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Friday, May 24, 2019

Bryce Dessner on Triptych (Eyes of One on Another)

By Susan Yung

Triptych (Eyes of One on Another), at the Howard Gilman Opera House (Jun 6—8), features large-scale projections of the photography of Robert Mapplethorpe and combines music by Bryce Dessner with a libretto by Korde Arrington Tuttle, performed by Roomful of Teeth with Alicia Hall Moran and Isaiah Robinson, directed by Kaneza Schaal. We spoke to Dessner (whose band The National released its eighth album last week) about his connection to Mapplethorpe’s photography, how he structured his composition, and how Tuttle’s libretto influenced the music.

What moved you to create a piece based on Mapplethorpe, and how did you choose to structure it?
Mapplethorpe has influenced me since my first exposure to his work as a teenager. Growing up in Cincinnati in 1990 I was told by the authorities that I was not allowed to look at Mapplethorpe’s photographs—that these tremendous works of art were not art at all, but pornography. I witnessed Cincinnati become the crucible of the NEA wars up close after Contemporary Art Center Director Dennis Barrie was jailed and art was put on trial in municipal court. It was a huge moment for me and for the city, and for better or for worse still resonates there and across all aspects of American culture. As a result Triptych covers a lot of ground (the middle section is inspired by the trial and my experience as a teenager)—the XYZ portfolio as an underlying structure allowed librettist Korde Arrington Tuttle and I to look across the entire span of Mapplethorpe’s work and embrace his work from where we stand in 2019.

What’s the connection between Mapplethorpe’s portraits and madrigals?
A lot of Mapplethorpe’s work directly references Italian Mannerism and Renaissance art. There are many photographs (some of the self-portraits and S&M images as well as his photographs of sculpture and the human body) that we can look at alongside Renaissance paintings and see all kinds of references and connections and his love and appreciation of beauty feels very connected to the renaissance. The Italian madrigal vocal tradition is the musical analog to this incredible period of creativity that I have always loved and this project gave me the opportunity to explore the music of Monteverdi with the amazing voices of Roomful of Teeth in relationship to Mapplethorpe’s work. In Triptych we hear a section of a Monteverdi madrigal, “Sestina” (“Tears of a Lover at the Tomb of the Beloved”), woven throughout the three sections, in re-imagined settings and re-mixed through the incredible vocal techniques of Roomful of Teeth. I originally set this idea at the opening of the piece and as a prelude to Patti Smith’s “The Boy Who Loved Michelangelo,” but as we worked more on the overall structure of the work we incorporated it into section Y and Z in faint echoes of the original.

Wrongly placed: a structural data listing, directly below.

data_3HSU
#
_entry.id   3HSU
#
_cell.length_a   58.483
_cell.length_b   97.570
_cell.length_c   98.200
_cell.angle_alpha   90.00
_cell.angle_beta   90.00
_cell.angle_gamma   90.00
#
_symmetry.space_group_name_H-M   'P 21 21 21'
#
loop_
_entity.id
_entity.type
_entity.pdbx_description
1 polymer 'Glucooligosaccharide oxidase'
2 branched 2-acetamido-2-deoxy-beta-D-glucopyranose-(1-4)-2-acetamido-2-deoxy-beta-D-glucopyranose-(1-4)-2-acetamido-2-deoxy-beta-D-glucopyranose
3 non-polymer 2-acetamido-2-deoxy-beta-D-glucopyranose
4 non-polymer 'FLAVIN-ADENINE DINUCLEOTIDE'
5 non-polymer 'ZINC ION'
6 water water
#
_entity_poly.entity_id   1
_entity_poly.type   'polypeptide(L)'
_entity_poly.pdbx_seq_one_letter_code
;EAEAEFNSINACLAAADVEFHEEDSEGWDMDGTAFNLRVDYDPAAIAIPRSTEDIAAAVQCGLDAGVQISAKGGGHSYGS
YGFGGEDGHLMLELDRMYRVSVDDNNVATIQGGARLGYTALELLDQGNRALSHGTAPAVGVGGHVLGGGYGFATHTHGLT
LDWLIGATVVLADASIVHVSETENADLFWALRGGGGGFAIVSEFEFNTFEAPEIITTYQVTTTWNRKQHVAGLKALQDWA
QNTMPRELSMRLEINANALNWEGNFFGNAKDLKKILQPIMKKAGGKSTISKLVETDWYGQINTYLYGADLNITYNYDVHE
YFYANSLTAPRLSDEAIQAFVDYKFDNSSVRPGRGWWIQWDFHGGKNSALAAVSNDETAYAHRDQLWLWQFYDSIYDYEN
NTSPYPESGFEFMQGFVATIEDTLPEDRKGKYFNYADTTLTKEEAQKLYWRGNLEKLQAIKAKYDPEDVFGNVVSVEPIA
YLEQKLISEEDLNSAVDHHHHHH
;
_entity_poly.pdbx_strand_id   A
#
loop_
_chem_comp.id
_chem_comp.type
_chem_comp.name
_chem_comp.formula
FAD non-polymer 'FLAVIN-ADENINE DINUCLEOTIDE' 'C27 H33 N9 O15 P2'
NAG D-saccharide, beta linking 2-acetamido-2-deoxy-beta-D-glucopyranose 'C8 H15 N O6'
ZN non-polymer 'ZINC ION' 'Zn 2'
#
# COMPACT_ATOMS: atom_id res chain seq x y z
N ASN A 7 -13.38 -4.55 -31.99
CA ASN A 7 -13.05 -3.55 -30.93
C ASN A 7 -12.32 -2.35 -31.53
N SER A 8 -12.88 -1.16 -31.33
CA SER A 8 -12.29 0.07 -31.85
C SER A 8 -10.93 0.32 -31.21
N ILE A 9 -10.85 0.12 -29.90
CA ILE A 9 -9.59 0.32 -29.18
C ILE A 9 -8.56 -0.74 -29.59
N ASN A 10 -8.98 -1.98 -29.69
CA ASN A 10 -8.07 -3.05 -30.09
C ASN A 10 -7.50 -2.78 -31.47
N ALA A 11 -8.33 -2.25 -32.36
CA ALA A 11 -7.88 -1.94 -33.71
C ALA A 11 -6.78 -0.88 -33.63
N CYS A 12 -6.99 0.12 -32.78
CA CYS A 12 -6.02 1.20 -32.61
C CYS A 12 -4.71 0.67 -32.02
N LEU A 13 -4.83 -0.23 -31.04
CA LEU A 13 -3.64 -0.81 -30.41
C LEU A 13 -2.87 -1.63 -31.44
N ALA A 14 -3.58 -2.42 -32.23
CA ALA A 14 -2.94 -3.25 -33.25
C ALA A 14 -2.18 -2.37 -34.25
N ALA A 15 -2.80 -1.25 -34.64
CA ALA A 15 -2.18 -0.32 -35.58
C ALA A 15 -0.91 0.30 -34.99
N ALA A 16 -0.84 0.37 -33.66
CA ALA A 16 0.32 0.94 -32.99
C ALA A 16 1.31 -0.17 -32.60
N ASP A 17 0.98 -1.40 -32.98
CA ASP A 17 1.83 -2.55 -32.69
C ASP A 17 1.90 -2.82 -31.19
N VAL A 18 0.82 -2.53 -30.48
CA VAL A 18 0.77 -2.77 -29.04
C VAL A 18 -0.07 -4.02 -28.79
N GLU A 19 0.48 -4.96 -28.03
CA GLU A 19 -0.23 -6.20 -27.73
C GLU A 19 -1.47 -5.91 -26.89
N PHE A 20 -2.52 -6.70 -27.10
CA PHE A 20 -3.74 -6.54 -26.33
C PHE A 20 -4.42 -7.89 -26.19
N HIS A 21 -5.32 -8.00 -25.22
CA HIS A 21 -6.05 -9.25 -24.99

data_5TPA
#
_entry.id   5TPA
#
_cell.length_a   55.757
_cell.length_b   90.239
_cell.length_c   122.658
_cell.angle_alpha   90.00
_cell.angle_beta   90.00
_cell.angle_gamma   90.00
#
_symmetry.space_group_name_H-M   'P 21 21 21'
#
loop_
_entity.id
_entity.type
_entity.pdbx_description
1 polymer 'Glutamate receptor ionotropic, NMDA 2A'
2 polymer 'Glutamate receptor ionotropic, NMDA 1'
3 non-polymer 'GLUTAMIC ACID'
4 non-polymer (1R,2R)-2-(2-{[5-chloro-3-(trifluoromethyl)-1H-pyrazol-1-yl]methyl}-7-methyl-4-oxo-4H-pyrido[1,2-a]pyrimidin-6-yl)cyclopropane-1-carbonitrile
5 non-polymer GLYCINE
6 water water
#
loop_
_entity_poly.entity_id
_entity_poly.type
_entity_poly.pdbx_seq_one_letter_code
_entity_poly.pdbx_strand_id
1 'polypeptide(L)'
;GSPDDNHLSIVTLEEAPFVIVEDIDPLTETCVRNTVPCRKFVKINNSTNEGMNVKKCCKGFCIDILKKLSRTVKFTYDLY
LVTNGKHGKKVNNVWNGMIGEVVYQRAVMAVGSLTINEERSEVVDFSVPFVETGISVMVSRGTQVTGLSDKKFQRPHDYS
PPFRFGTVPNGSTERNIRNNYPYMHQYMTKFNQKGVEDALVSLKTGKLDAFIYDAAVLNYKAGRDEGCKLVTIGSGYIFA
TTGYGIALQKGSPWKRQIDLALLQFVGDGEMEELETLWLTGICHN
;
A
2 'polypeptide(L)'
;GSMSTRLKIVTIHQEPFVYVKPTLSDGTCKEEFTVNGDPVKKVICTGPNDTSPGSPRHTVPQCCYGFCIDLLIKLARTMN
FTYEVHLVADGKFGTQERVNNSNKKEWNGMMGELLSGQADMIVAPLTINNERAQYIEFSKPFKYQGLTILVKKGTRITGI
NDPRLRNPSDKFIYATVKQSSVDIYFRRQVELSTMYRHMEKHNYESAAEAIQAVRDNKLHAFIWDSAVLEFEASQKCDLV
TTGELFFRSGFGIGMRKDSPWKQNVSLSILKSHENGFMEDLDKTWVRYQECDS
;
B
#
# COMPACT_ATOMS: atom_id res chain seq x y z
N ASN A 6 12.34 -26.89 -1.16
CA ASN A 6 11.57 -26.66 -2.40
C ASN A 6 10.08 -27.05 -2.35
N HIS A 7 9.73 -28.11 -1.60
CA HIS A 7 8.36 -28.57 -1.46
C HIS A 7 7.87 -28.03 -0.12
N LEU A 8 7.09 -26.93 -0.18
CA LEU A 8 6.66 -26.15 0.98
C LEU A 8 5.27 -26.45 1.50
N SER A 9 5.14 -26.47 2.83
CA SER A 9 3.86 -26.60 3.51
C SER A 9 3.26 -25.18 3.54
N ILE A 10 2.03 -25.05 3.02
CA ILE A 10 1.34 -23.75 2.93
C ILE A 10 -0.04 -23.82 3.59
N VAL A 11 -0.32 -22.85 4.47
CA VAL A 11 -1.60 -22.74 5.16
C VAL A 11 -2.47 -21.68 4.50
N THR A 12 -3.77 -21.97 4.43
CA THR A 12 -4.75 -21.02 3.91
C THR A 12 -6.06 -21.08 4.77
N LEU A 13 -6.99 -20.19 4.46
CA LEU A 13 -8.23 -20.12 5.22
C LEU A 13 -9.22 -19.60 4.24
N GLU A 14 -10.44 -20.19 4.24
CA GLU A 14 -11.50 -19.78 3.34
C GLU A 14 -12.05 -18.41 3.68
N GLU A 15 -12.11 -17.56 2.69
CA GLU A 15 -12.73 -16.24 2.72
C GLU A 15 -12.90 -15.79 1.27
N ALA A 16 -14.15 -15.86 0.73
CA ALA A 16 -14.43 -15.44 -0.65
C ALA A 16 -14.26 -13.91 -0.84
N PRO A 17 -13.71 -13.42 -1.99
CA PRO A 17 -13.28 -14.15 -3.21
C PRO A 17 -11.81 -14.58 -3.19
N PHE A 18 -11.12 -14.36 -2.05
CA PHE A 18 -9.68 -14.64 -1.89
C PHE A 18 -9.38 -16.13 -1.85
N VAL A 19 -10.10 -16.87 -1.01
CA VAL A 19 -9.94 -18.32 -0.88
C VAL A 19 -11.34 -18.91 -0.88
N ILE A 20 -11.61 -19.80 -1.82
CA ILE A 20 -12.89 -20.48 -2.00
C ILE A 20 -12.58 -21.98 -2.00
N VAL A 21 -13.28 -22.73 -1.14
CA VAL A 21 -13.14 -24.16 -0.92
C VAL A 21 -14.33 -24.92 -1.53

Did you consider rock influences while writing Triptych, with a nod to Patti Smith’s sound, as you incorporate some of her poetry in the lyrics, and since she was so close to Mapplethorpe?
I love Patti Smith’s music and poetry and have been honored to perform with her several times over the years as part of Philip Glass’ Tibet House benefits at Carnegie Hall. Around the time I first learned about Robert Mapplethorpe in 1990 I was also discovering Patti’s incredible music and all the music of her contemporaries (1970s punk rock is probably the single biggest influence on my band The National and our entire generation). The vastness of her own creative output and interests has always been deeply inspiring to me. The opening of Triptych and the setting of Patti’s “The Boy Who Loved Michelangelo” was one of the first pieces of music I wrote for this project and was extremely important for me in finding the overall sound of the work. I allowed Patti’s words, in addition to the words of our librettist Korde Arrington Tuttle and the additional poetry of Essex Hemphill to guide me as I found the sounds and melodic ideas for the piece. While the piece does not directly reference Patti’s music, I think stylistically the work travels some distance between the sound world of madrigal and more classical vocal techniques, through various American idioms and singing styles (including folk music, gospel, and more rock/pop techniques) I am beyond blessed to work in a range of musical directions in my everyday work, and my musical response to Korde, Patti, and Essex Hemphill was informed by all of them.

Bryce Dessner and Korde Arrington Tuttle, photo: Pascal Gely

The repeating phrase: “When you shoot a black body…” what was the thought process while writing this movement, with its double entendre?
I spent a lot of time with this powerful moment in Korde’s libretto and trying to find a musical setting that would do justice to these words. Eventually the music came to me clearly and that piece kind of wrote itself—in a simple and raw/direct setting of Korde’s words. My intention with the entire libretto was to do the best I can in answering to the power of Korde’s words—it was one of many moments for me and the creative team in the creation of this piece that pushed us beyond ourselves.

Triptych (Eyes of One Another) will be performed at BAM on Jun 6—8.

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